The houses in the Sperlinga caves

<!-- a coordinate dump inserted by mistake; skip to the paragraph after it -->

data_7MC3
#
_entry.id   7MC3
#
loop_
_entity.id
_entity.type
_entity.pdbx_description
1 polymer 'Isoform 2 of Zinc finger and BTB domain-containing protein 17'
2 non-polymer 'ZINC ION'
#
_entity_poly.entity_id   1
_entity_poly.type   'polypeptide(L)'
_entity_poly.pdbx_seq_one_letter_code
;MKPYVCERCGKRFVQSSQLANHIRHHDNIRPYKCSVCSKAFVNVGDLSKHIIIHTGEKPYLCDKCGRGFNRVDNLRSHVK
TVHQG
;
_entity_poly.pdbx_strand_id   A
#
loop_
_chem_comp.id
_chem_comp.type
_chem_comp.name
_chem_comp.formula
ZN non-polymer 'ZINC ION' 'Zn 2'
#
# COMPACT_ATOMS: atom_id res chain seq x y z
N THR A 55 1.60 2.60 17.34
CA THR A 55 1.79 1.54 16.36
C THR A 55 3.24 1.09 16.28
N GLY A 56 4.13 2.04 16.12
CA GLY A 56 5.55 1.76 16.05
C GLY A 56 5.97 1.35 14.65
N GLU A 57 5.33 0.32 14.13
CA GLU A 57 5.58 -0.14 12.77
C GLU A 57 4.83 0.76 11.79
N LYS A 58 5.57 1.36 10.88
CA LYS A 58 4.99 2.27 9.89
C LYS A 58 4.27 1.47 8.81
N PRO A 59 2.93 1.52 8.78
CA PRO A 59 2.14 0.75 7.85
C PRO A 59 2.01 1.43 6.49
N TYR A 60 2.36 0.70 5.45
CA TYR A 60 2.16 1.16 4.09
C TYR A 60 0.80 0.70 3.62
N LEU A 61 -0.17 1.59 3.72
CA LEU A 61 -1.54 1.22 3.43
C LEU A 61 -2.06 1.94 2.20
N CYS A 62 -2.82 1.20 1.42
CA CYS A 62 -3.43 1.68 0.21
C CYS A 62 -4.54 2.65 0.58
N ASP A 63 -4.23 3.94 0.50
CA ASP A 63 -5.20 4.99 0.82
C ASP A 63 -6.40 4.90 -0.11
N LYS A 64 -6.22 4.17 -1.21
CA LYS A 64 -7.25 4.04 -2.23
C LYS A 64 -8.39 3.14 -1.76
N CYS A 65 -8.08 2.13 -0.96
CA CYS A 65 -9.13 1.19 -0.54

The houses in the caves of Sperlinga and the medieval castle in the rockSperlinga is a small and attractive township in the Enna province that extends along the side of a rock buttress which was inhabited since the Sicani natives peopled this area. Sperlinga lies between the Nebrodi and the Madonie Mountains, about 750 metres above sea level, and 47 km away from Enna. Its name derives from the Greek, and means “spelonca” or cave. The history of Sperlinga is very strictly linked with the history of its intriguing and fascinating Medieval Castle, figuring in the “Castles of Italy” list. Built around 1082, the castle was carved out of a huge mass of sandstone. It hence presents very thick ashlar walls, with carved out steps and rooms and is protected by the natural barriers of its surrounding environment. Sperlinga and its castle entered history during the Sicilian Vespers (30th March 1282), when Sperlinga was the only place in Sicily to guarantee protection to the French colonisers while a massive popular insurrection against the Angevins exploded throughout the island. On the entrance gate to the castle, its inhabitants proudly engraved the following epigraph: Quod siculis placuit sola Sperlinga negavit: “what pleased Sicily, only Sperlinga did not like.” A steep stone stairway leads to the viewpoint offering magnificent views over the Gangi plateau, the Madonie and the Nebrodi mountains, and lastly over Mount Etna. Sperlinga boasts at least fifty intriguing caves carved out of the rock by the Byzantines, that are organised over several levels and represented the inhabited nucleus since the nineteenth century. The caves are used today as store space for the inhabitants of Sperlinga, or as cattle sheds. In some cases, provided a façade is added to the structure, the caves are used as proper houses. Some of the caves nearer to the castle have been bought by the municipality and used as Museum spaces. One of these, which is more than 165 square metres wide, constitutes the Ethno-anthropological Museum, which can be visited as part of the castle itinerary. The museum houses numerous objects of material culture and in particular of the peasant culture of the time.